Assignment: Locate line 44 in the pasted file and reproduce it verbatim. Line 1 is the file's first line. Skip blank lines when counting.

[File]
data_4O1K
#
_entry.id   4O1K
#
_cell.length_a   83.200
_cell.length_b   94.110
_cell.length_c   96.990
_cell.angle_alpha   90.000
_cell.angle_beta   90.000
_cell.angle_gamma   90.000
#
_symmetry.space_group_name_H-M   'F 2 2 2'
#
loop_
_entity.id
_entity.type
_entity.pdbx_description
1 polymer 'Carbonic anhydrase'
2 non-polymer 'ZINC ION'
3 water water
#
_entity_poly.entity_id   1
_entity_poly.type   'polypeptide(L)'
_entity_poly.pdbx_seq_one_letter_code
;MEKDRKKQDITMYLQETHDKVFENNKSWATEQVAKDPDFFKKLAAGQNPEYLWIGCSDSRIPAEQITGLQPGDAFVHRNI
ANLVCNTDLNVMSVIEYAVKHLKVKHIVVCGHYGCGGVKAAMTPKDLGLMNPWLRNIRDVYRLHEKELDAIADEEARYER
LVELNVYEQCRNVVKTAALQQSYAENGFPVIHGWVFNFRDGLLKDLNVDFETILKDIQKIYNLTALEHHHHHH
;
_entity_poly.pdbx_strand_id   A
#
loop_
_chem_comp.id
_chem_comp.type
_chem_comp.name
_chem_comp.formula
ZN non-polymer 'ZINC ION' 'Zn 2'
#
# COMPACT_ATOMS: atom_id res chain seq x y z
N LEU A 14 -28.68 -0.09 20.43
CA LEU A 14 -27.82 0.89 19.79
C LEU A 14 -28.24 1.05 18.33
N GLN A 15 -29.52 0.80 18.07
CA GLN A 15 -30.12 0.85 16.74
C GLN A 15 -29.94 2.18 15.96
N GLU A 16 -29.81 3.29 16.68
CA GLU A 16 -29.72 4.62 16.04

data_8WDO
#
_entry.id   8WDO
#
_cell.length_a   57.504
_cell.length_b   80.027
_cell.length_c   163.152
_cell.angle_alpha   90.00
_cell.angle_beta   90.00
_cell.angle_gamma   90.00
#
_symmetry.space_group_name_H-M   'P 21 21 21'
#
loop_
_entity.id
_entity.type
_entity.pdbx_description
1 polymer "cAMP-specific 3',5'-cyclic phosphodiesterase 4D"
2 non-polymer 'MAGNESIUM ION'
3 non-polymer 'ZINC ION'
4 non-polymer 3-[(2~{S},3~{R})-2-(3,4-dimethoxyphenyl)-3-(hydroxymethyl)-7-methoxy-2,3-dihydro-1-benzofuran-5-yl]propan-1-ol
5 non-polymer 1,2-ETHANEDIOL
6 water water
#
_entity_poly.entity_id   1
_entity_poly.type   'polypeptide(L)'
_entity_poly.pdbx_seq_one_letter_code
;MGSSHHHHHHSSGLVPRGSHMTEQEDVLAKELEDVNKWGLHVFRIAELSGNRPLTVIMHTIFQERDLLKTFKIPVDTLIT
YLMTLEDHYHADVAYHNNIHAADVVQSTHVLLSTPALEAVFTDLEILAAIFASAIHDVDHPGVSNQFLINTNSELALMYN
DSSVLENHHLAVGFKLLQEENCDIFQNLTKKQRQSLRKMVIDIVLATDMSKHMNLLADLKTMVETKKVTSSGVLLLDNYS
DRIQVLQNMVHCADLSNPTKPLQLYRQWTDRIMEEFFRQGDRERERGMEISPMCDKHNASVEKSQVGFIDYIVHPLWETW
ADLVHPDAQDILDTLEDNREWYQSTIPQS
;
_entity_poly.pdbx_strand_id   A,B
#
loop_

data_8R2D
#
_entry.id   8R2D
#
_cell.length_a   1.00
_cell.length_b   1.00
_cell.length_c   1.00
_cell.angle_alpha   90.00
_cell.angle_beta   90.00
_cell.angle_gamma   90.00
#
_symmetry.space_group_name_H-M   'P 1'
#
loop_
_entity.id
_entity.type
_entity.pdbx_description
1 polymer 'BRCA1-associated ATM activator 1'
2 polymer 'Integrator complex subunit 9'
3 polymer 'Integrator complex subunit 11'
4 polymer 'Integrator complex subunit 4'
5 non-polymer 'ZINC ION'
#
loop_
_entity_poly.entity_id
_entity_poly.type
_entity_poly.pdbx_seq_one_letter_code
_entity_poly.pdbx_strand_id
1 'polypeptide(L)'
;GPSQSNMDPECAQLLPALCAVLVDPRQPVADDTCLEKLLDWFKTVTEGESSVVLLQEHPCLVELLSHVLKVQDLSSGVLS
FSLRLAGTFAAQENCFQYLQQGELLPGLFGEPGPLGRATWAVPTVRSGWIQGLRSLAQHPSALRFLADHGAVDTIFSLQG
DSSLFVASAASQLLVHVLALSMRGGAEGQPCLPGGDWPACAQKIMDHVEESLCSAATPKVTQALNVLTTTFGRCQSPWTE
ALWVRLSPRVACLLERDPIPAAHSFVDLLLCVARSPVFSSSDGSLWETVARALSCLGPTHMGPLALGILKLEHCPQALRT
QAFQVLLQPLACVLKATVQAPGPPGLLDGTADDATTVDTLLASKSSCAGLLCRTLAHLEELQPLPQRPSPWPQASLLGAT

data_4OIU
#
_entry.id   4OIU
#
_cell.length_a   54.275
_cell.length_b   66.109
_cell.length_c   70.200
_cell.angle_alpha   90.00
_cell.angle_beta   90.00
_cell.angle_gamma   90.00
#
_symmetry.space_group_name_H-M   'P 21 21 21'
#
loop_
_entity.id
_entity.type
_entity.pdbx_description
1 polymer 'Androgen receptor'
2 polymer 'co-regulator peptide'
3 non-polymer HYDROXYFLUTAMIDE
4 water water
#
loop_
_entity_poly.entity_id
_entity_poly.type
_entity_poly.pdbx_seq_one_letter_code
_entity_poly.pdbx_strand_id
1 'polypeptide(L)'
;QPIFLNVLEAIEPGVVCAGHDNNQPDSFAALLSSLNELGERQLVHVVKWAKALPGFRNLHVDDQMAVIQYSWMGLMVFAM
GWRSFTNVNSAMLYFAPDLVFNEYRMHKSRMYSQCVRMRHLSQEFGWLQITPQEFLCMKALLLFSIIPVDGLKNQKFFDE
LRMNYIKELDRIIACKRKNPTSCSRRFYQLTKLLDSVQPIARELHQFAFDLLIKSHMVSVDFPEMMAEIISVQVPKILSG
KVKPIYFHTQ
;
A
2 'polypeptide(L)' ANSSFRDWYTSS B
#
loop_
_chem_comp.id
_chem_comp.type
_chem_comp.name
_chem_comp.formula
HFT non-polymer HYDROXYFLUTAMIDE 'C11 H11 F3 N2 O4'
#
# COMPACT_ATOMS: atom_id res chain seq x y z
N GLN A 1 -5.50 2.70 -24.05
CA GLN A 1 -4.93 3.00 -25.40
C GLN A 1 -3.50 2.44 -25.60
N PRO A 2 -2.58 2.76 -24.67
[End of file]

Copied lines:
C GLN A 15 -29.94 2.18 15.96